Chapter

The Debate over Nuclear Power and Radiation

J. Samuel Walker

in Permissible Dose

Published by University of California Press

Published in print January 2000 | ISBN: 9780520223288
Published online March 2012 | e-ISBN: 9780520924840 | DOI: http://dx.doi.org/10.1525/california/9780520223288.003.0002
The Debate over Nuclear Power and Radiation

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The fallout controversy with respect to nuclear power and radiation of the 1950s and early 1960s largely disappeared as a prominent public policy issue after the Limited Test Ban Treaty of 1963. But many questions about the consequences of fallout remained unresolved, and the debate left a legacy of ongoing scientific inquiry and latent public anxiety about the health effects of low-level radiation. The major issue was the hazards of radioactive effluents released from nuclear power plants. The Atomic Energy Commission (AEC), which the 1954 Atomic Energy Act had made responsible both for encouraging the development of nuclear power and for certifying its safety, stood at the center of the new debate over radiation risks. Critics emphasized the AEC's dual and inherently conflicting mandate to promote and to regulate nuclear power technology in their indictments of the agency's performance.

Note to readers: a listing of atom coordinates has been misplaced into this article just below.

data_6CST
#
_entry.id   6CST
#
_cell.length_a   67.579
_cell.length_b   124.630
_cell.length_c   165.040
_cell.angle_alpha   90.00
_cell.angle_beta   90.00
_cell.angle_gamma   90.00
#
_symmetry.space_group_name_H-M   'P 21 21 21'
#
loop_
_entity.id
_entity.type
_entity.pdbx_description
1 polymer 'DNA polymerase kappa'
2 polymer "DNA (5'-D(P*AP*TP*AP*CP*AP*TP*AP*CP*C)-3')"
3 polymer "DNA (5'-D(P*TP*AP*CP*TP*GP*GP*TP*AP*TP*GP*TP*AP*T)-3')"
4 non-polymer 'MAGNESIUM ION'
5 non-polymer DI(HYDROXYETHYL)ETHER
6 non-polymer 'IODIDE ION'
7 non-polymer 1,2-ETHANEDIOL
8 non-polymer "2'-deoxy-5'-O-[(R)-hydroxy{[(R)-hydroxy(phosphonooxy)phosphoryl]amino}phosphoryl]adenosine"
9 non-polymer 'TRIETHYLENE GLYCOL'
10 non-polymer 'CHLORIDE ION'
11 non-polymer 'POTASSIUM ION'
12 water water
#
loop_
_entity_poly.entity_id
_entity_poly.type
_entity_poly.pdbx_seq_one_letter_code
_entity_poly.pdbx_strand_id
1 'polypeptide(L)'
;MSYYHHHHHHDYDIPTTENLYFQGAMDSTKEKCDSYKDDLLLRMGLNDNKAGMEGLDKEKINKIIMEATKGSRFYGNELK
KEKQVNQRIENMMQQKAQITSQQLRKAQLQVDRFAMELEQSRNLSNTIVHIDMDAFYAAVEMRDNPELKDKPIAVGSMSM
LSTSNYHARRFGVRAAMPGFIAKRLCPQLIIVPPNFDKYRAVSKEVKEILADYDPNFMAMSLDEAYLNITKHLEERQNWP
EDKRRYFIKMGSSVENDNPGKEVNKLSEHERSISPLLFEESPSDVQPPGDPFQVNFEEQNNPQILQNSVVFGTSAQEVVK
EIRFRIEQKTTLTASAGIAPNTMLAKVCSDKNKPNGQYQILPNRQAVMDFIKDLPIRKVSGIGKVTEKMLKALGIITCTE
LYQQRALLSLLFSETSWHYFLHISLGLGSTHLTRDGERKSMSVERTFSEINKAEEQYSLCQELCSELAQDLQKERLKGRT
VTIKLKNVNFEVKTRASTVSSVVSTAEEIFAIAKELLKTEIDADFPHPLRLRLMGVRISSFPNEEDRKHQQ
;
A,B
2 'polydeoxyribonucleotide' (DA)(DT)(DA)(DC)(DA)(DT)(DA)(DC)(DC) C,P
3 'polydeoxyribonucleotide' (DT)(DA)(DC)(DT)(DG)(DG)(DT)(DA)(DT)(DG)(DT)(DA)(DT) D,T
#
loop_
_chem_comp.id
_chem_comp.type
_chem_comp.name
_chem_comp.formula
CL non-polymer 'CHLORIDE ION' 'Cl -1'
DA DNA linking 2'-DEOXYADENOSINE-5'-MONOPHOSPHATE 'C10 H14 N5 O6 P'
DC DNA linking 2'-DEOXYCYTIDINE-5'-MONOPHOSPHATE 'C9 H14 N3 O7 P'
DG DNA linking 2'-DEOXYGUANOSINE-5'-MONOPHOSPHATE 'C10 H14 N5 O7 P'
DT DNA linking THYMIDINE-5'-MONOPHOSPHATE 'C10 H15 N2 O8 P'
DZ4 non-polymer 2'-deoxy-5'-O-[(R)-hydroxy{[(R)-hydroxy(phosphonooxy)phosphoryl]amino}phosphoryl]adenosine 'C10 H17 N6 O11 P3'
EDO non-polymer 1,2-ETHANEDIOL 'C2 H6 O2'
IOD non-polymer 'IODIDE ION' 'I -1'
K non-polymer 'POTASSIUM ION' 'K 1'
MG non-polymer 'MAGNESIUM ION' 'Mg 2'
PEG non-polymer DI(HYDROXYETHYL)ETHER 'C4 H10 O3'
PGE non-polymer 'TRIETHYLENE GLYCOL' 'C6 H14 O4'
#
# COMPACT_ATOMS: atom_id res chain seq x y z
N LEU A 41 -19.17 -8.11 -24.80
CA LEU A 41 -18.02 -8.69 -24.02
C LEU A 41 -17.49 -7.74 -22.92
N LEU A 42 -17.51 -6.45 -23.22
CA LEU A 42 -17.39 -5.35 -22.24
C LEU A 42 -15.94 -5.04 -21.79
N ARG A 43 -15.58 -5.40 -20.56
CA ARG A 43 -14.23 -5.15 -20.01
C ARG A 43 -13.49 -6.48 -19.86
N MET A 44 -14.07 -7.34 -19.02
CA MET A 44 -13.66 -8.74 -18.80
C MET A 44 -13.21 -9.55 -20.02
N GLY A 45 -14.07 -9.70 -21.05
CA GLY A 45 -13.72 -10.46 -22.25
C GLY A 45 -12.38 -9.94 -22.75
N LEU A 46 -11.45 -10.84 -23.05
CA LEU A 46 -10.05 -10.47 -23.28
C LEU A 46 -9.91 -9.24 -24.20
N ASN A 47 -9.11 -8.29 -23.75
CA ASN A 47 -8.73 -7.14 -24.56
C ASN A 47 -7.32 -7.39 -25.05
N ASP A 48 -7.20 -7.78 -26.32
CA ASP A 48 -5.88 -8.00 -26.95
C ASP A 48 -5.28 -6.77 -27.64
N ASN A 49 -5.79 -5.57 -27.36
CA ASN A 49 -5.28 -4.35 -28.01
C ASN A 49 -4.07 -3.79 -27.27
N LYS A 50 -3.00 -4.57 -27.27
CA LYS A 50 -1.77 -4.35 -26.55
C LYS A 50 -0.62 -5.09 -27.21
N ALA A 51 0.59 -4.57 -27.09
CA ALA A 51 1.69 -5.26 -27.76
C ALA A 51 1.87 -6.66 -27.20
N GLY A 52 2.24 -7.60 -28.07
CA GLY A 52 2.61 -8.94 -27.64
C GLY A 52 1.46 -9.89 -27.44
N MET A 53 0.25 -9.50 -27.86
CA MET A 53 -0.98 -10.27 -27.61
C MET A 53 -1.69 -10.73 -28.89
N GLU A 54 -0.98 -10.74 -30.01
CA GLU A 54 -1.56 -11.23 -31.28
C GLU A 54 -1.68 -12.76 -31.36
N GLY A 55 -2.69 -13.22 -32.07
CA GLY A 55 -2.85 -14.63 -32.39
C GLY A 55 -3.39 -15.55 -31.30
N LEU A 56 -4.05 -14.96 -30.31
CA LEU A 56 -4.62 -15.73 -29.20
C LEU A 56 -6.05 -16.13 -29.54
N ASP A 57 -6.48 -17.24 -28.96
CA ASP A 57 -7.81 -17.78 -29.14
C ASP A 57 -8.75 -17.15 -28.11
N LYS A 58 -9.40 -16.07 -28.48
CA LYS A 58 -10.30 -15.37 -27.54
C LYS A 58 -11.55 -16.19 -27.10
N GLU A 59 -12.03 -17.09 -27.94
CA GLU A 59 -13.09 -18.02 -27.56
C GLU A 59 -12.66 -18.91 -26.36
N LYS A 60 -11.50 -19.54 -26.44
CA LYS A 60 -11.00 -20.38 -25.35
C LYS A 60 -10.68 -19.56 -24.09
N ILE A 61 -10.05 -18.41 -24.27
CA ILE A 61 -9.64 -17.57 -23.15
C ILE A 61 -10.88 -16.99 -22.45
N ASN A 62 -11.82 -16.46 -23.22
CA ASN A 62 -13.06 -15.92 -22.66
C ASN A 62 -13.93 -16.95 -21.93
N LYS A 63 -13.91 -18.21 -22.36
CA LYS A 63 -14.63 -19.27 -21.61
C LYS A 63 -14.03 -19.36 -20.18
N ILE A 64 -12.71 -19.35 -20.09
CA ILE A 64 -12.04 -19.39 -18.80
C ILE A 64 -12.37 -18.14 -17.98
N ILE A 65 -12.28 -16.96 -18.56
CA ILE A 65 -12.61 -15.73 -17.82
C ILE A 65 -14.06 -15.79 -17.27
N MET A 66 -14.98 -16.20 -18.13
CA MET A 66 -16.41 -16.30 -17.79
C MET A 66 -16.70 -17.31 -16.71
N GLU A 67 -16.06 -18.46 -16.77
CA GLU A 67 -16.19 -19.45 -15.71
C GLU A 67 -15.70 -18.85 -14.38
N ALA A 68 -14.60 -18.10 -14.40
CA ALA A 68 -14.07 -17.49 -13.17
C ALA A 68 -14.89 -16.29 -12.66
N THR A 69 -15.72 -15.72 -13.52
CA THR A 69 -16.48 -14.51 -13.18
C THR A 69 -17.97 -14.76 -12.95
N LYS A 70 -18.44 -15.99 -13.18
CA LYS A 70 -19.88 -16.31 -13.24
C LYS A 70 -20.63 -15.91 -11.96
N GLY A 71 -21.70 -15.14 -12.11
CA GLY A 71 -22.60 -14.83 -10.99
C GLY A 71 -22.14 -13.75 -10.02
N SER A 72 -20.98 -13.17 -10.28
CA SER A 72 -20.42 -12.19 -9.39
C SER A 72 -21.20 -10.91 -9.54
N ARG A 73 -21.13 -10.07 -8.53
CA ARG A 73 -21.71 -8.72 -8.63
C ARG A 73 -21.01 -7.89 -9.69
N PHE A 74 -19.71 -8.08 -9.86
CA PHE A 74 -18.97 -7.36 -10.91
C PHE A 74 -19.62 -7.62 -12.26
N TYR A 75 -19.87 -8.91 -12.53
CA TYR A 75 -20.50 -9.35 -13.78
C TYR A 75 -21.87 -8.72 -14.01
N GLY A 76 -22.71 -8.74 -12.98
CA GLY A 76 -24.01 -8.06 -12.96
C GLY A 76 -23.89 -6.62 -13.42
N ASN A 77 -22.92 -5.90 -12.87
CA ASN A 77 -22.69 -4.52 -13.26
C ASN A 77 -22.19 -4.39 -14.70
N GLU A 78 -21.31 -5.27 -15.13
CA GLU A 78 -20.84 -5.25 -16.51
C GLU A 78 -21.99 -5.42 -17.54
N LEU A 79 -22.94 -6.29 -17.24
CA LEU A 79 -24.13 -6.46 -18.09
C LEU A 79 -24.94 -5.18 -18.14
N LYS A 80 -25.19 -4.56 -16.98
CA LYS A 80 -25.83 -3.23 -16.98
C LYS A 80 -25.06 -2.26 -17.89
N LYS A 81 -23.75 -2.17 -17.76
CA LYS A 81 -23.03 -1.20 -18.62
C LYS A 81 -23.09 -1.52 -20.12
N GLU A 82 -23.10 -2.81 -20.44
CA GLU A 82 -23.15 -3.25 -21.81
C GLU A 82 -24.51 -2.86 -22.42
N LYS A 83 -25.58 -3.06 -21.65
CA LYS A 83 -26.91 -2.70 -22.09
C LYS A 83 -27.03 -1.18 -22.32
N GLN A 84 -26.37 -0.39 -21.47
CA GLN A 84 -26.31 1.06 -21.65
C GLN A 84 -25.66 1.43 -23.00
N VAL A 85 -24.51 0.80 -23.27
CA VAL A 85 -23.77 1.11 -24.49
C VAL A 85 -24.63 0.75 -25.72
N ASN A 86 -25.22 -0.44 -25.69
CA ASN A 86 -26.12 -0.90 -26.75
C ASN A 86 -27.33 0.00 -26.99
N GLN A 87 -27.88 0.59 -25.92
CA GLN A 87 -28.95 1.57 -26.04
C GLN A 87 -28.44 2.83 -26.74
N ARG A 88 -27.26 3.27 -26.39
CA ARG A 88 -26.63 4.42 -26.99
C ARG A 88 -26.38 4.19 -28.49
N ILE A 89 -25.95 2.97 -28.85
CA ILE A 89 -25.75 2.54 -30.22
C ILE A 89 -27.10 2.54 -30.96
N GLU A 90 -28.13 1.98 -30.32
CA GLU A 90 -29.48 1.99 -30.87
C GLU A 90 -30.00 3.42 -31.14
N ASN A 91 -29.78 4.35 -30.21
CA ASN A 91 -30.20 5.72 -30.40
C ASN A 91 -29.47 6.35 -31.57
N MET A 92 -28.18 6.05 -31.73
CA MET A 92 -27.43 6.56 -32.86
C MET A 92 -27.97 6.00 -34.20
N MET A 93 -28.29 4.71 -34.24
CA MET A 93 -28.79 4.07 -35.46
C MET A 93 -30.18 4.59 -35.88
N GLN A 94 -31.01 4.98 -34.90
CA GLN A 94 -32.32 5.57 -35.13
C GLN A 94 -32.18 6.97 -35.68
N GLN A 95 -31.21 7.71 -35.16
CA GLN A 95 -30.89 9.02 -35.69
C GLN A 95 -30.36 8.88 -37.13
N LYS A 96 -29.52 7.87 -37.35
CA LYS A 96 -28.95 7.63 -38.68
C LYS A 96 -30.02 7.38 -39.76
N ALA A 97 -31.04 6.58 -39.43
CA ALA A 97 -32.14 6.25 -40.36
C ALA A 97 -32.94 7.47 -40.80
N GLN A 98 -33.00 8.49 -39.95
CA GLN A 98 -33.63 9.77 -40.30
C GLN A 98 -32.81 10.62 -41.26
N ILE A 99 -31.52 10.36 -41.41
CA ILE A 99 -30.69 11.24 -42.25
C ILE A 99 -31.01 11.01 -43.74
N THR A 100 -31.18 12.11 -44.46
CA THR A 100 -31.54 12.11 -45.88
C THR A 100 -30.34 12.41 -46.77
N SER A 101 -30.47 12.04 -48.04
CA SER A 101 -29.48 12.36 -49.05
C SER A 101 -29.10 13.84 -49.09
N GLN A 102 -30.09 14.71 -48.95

Keywords: Limited Test Ban Treaty; Atomic Energy Commission; debate; nuclear power; energy

Chapter.  15472 words.  Illustrated.

Subjects: History of the Americas

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